For @rochasofficial’s pre-fall 2018 collection, creative director Alessandro Dell’Acqua channeled the sophisticated and intriguing Catherine Denevue in the film “Belle de Jour.” Polished collarless coats, midi skirts, suits and ’60s graphic motifs were all featured in the collection, adding a sense of discreet luxury. See the rest of the photos on WWD.com #wwdfashion
“We tried to produce clothing of that couture quality, but the most daunting part was that we only had a matter of days [to do it],” said costume designer Lou Eyrich, who recreated Gianni Versace’s iconic looks for @americancrimestoryfx. Eyrich searched online retailers and vintage shops for original pieces from the design house and for @penelopecruzoficial, who plays Donatella Versace. Head to WWD.com to read how she created the Versace world. #wwdfashion
Only three months after her stellar debut catwalk season, @kaiagerber has inked her first big design collaboration –– with @karllagerfeld. The collection blends Lagerfeld’s Parisian chic aesthetic and the model’s signature West Coast casual style via RTW, accessories, footwear and more. The #KarlLagerfeldxKaia collection will launch in September with a series of events. Get all the details on WWD.com. #wwdnews #wwdfashion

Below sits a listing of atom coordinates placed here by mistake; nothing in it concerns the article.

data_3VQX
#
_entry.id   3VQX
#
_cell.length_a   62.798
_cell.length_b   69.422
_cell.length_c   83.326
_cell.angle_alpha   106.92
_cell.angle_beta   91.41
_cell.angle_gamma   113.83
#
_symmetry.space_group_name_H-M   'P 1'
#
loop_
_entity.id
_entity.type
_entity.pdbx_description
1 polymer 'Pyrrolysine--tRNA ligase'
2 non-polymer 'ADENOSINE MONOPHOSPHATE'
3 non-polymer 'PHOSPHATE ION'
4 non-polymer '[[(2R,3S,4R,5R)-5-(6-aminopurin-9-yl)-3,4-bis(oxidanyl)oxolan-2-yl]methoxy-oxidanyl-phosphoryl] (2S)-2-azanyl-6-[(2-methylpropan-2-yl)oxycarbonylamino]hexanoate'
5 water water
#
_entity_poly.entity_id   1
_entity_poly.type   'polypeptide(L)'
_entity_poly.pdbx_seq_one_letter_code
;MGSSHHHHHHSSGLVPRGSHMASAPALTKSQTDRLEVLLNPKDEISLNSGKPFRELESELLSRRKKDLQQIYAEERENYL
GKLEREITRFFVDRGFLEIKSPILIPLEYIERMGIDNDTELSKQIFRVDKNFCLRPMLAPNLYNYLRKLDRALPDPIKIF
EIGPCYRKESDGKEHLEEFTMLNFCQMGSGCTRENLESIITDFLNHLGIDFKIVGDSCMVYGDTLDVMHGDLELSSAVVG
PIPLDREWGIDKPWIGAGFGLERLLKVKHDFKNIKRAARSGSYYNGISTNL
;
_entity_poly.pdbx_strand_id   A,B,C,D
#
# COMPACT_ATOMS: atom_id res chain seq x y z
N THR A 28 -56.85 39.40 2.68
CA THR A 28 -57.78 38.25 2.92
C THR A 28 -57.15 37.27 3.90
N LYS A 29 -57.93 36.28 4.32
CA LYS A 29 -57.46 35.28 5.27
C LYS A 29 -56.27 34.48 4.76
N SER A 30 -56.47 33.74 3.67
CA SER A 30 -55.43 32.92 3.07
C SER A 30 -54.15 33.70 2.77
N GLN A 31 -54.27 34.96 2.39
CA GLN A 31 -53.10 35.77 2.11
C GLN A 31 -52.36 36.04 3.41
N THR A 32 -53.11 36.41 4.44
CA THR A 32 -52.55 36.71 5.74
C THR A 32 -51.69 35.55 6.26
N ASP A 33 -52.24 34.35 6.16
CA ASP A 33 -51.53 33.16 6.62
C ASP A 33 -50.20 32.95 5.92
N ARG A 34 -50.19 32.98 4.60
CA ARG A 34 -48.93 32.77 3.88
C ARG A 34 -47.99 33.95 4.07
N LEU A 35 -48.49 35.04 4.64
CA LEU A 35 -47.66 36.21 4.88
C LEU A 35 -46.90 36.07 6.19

Harrods plans to remove the famous statue of Princess Diana and Dodi Al Fayed from the bottom of the Egyptian escalators and hand it back to Mohamed Al-Fayed. “We are very proud to have played our role in celebrating the lives of Diana, Princess of Wales and Dodi Al Fayed at Harrods and to have welcomed people from around the world to visit the memorial for the past 20 years,” said Michael Ward, Harrods managing director. “With the announcement of the new official memorial statue to Diana, Princess of Wales at Kensington Palace, we feel that the time is right to return this memorial to Mr. Al Fayed and for the public to be invited to pay their respects at the palace.” More on the news, with reporting by @loreleimarfil, at WWD.com. #wwdnews